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Issue 483, 5 June 2002

Robot to speed gene cancer research

Robots will be helping clinical scientists at St James's University Hospital to understand the causes of diseases like leukaemia, in the first facility of its kind in the UK.

Molecular medicine researchers, Constanze Bonifer, Peter Cockerill and Louise Colletta (pictured left, l-r) are studying how genes interact with proteins, and in particular how DNA is 'packaged' into cells. The research has implications for many types of diseases, but the researchers are focusing on leukaemia and gastro-intestinal cancer.

"DNA is a very long molecule and has to be packed tightly to fit into cells – but if proteins can't access the necessary genes within the DNA then the cells can’t fulfil their function," said Dr Bonifer. "Cells in different parts of the body pack their DNA in different ways, to expose different genes relative to that part of the body, be that the liver, the brain or the blood.

"In many cancers, a gene is mutated or active at the wrong time, or too much, triggering a whole chain of events and making other genes act incorrectly. In order to develop effective gene therapies, we need to know what makes genes behave as they do."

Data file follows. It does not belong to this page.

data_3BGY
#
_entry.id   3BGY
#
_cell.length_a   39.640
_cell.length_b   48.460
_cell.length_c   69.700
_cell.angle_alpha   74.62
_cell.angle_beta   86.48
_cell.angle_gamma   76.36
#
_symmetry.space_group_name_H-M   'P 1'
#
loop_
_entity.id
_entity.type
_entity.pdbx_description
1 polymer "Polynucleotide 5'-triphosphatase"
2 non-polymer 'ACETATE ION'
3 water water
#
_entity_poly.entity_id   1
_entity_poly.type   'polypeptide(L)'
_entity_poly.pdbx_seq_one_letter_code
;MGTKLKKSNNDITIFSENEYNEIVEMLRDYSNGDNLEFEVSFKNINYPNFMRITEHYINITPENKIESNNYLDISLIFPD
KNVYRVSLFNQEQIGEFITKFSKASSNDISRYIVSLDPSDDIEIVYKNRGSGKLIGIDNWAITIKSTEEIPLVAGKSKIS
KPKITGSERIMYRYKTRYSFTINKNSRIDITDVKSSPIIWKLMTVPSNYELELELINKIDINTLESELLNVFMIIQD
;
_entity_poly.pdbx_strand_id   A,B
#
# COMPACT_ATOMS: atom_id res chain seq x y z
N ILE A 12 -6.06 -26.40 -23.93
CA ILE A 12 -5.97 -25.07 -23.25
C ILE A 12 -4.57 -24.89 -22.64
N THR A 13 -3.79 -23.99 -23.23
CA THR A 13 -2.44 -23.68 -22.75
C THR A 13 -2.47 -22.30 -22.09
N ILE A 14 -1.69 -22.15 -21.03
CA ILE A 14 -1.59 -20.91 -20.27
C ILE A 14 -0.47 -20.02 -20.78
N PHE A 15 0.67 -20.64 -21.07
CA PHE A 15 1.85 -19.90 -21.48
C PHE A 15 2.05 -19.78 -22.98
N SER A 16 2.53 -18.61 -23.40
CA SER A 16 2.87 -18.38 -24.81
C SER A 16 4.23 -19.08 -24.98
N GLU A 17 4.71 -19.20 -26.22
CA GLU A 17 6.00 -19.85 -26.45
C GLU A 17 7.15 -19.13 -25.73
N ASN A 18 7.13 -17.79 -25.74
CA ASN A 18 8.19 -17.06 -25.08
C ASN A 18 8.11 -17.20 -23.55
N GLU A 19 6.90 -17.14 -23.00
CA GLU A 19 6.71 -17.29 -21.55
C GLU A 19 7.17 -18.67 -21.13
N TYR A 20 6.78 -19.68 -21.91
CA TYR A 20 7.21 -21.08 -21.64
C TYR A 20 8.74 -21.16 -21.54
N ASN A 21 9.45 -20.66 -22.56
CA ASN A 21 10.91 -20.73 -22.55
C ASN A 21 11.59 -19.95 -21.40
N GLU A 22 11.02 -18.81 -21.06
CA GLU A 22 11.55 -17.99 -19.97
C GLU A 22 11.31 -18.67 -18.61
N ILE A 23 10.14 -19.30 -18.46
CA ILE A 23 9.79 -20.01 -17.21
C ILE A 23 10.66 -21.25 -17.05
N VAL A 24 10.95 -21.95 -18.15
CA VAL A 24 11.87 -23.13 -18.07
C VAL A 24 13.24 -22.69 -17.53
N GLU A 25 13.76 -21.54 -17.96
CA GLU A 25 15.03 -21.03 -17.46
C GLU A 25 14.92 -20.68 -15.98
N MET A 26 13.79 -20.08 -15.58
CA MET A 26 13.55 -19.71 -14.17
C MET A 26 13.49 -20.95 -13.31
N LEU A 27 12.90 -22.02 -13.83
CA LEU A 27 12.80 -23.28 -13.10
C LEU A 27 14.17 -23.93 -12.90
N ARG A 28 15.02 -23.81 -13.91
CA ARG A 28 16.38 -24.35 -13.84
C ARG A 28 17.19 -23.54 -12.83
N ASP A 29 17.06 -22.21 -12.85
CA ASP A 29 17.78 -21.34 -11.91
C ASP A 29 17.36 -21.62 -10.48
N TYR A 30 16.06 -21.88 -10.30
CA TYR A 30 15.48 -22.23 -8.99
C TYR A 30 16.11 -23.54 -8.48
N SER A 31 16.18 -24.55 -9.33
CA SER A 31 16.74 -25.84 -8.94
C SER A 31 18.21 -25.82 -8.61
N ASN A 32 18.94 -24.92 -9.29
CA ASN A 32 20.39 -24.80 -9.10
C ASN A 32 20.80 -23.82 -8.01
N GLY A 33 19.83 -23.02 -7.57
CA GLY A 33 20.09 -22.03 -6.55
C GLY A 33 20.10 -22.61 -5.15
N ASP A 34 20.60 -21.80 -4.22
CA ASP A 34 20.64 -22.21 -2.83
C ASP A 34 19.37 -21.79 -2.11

A major part of the research looks at 'normal' cells to see how their genes function, but other projects focus on cell samples from patients with leukaemia, and using the blood cell system and blood cell development as a model for other parts of the body.

Very sophisticated technology allows the researchers to look at genes directly, to identify which proteins are sitting on which genes, how that affects the DNA structure and correlates with the cell's activity. 

Carrying out some of this work robotically will speed up the process dramatically and make it more accurate. The new robotic workstation is jointly funded by the medical research council and the University.


 
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